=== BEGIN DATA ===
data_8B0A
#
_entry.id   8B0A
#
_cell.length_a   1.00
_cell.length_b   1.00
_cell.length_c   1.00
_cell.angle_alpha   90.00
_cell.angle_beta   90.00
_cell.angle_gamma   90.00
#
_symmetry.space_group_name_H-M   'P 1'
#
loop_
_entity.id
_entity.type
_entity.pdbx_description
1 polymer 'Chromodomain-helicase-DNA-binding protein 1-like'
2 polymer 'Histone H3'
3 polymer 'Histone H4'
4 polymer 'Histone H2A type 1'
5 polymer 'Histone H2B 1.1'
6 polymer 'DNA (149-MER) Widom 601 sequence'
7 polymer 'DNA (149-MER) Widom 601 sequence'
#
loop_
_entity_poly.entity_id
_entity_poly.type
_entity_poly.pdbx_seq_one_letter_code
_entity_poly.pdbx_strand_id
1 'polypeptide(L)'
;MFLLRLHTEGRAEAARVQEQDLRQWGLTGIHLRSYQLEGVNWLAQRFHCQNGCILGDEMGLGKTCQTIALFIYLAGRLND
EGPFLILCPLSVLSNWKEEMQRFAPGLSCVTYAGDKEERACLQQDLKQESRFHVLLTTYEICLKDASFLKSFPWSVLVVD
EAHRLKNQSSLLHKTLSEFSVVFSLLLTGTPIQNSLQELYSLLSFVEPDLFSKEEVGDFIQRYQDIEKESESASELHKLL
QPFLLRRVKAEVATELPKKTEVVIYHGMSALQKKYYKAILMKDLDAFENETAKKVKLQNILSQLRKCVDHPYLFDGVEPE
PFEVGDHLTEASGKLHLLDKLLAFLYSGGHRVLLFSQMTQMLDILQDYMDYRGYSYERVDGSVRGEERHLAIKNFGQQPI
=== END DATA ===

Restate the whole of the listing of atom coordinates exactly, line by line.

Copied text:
data_8B0A
#
_entry.id   8B0A
#
_cell.length_a   1.00
_cell.length_b   1.00
_cell.length_c   1.00
_cell.angle_alpha   90.00
_cell.angle_beta   90.00
_cell.angle_gamma   90.00
#
_symmetry.space_group_name_H-M   'P 1'
#
loop_
_entity.id
_entity.type
_entity.pdbx_description
1 polymer 'Chromodomain-helicase-DNA-binding protein 1-like'
2 polymer 'Histone H3'
3 polymer 'Histone H4'
4 polymer 'Histone H2A type 1'
5 polymer 'Histone H2B 1.1'
6 polymer 'DNA (149-MER) Widom 601 sequence'
7 polymer 'DNA (149-MER) Widom 601 sequence'
#
loop_
_entity_poly.entity_id
_entity_poly.type
_entity_poly.pdbx_seq_one_letter_code
_entity_poly.pdbx_strand_id
1 'polypeptide(L)'
;MFLLRLHTEGRAEAARVQEQDLRQWGLTGIHLRSYQLEGVNWLAQRFHCQNGCILGDEMGLGKTCQTIALFIYLAGRLND
EGPFLILCPLSVLSNWKEEMQRFAPGLSCVTYAGDKEERACLQQDLKQESRFHVLLTTYEICLKDASFLKSFPWSVLVVD
EAHRLKNQSSLLHKTLSEFSVVFSLLLTGTPIQNSLQELYSLLSFVEPDLFSKEEVGDFIQRYQDIEKESESASELHKLL
QPFLLRRVKAEVATELPKKTEVVIYHGMSALQKKYYKAILMKDLDAFENETAKKVKLQNILSQLRKCVDHPYLFDGVEPE
PFEVGDHLTEASGKLHLLDKLLAFLYSGGHRVLLFSQMTQMLDILQDYMDYRGYSYERVDGSVRGEERHLAIKNFGQQPI